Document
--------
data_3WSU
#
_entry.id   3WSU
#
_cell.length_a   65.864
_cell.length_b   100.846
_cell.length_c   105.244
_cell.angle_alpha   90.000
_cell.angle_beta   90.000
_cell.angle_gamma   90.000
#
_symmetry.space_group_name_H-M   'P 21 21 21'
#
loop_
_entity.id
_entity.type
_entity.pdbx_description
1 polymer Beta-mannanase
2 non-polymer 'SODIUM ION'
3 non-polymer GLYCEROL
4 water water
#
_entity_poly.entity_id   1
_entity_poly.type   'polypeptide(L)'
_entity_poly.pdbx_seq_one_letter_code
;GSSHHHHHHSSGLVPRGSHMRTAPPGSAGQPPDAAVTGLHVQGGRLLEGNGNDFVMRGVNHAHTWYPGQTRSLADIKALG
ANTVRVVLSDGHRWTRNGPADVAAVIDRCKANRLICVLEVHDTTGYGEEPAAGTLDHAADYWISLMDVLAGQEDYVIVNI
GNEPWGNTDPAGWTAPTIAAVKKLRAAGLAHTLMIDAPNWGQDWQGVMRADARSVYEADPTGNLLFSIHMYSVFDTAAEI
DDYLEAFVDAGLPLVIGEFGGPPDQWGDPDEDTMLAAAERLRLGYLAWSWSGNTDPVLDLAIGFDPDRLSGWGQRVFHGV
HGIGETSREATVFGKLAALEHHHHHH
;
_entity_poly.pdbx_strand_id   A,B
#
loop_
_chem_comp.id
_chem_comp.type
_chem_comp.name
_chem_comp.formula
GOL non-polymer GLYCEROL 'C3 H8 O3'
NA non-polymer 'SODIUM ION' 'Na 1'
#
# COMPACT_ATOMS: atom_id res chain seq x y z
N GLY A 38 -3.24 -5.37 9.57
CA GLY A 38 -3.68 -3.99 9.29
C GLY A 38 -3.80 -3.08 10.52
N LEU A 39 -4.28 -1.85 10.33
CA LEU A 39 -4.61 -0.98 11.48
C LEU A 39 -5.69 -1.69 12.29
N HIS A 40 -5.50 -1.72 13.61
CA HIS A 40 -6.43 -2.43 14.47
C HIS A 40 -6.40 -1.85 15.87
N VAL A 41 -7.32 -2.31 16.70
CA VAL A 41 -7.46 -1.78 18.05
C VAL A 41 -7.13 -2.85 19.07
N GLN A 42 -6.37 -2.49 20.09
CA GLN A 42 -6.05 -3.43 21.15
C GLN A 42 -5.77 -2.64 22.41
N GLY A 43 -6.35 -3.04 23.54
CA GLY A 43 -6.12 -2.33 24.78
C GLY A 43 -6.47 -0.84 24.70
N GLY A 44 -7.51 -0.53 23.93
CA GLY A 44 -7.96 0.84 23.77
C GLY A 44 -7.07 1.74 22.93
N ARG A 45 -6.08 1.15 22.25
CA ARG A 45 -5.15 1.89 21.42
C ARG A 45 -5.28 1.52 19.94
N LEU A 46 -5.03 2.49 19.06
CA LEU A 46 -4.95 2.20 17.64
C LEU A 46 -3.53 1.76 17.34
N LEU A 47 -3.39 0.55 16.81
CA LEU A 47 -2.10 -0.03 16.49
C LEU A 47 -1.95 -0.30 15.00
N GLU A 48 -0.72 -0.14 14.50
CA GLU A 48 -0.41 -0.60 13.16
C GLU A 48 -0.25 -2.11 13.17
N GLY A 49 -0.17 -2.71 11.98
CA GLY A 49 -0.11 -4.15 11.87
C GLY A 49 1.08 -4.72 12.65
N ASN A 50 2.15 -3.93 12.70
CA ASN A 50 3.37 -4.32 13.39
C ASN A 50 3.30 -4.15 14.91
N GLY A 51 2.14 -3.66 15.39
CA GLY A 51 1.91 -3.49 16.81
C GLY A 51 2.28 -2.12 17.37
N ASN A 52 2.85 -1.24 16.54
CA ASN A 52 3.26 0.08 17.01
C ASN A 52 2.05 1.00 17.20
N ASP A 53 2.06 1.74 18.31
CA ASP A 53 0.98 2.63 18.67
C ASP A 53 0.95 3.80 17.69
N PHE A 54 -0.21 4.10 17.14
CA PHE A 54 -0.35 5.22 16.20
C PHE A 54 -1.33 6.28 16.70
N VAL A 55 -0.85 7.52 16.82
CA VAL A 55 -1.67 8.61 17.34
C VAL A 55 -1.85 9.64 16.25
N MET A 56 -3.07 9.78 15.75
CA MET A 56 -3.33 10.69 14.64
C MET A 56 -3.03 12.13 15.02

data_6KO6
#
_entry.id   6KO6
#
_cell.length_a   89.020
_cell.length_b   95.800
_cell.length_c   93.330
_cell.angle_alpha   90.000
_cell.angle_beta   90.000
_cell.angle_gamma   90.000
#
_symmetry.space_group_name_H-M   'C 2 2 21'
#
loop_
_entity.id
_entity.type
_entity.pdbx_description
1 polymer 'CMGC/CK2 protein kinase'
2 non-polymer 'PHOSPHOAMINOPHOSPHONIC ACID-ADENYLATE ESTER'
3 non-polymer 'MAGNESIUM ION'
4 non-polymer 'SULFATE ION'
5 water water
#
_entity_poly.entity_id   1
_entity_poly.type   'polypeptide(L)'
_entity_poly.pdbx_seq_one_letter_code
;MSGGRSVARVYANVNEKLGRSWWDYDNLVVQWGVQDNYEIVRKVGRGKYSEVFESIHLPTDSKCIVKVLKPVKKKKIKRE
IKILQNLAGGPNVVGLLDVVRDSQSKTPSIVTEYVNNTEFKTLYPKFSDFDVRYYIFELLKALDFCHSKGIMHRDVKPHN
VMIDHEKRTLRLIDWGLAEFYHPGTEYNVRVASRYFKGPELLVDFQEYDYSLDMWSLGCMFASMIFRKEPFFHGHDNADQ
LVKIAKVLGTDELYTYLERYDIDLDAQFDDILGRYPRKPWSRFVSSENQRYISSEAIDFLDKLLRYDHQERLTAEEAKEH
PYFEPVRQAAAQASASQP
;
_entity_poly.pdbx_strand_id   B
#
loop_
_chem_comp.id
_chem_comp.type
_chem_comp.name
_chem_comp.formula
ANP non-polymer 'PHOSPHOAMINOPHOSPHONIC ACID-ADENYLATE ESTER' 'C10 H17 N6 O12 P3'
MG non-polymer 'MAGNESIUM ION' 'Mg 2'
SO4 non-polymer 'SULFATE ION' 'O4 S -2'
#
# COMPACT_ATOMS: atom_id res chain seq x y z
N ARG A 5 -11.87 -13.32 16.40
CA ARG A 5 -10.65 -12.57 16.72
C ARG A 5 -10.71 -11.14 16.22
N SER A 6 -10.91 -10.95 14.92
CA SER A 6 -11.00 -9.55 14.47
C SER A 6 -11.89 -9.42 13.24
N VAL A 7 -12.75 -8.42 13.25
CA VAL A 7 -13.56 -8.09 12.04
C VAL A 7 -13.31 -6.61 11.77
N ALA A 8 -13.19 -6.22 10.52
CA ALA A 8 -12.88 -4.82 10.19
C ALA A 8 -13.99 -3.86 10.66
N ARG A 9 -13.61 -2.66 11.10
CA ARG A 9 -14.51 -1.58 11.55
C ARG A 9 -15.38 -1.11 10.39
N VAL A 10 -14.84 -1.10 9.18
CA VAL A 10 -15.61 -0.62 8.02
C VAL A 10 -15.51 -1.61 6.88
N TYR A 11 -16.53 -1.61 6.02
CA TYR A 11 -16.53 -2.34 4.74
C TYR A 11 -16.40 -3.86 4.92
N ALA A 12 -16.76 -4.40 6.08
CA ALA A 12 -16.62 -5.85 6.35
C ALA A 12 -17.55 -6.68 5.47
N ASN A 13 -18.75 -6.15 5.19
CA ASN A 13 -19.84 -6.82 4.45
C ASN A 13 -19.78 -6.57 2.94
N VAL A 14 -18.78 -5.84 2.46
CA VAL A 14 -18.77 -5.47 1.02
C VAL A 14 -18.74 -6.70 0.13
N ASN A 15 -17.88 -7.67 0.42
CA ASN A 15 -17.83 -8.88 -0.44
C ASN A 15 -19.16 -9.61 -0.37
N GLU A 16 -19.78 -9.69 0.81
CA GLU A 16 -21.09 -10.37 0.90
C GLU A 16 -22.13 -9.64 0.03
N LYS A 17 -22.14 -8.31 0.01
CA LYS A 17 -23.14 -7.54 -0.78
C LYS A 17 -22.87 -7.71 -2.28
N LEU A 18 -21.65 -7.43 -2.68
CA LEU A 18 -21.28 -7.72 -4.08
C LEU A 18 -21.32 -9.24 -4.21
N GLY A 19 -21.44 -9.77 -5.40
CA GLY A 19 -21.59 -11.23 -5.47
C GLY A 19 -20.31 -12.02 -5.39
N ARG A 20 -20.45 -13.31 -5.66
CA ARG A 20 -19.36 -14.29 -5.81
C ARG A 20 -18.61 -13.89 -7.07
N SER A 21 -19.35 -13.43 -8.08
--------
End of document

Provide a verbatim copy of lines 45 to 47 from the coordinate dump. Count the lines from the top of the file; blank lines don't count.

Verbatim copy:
C GLY A 38 -3.80 -3.08 10.52
N LEU A 39 -4.28 -1.85 10.33
CA LEU A 39 -4.61 -0.98 11.48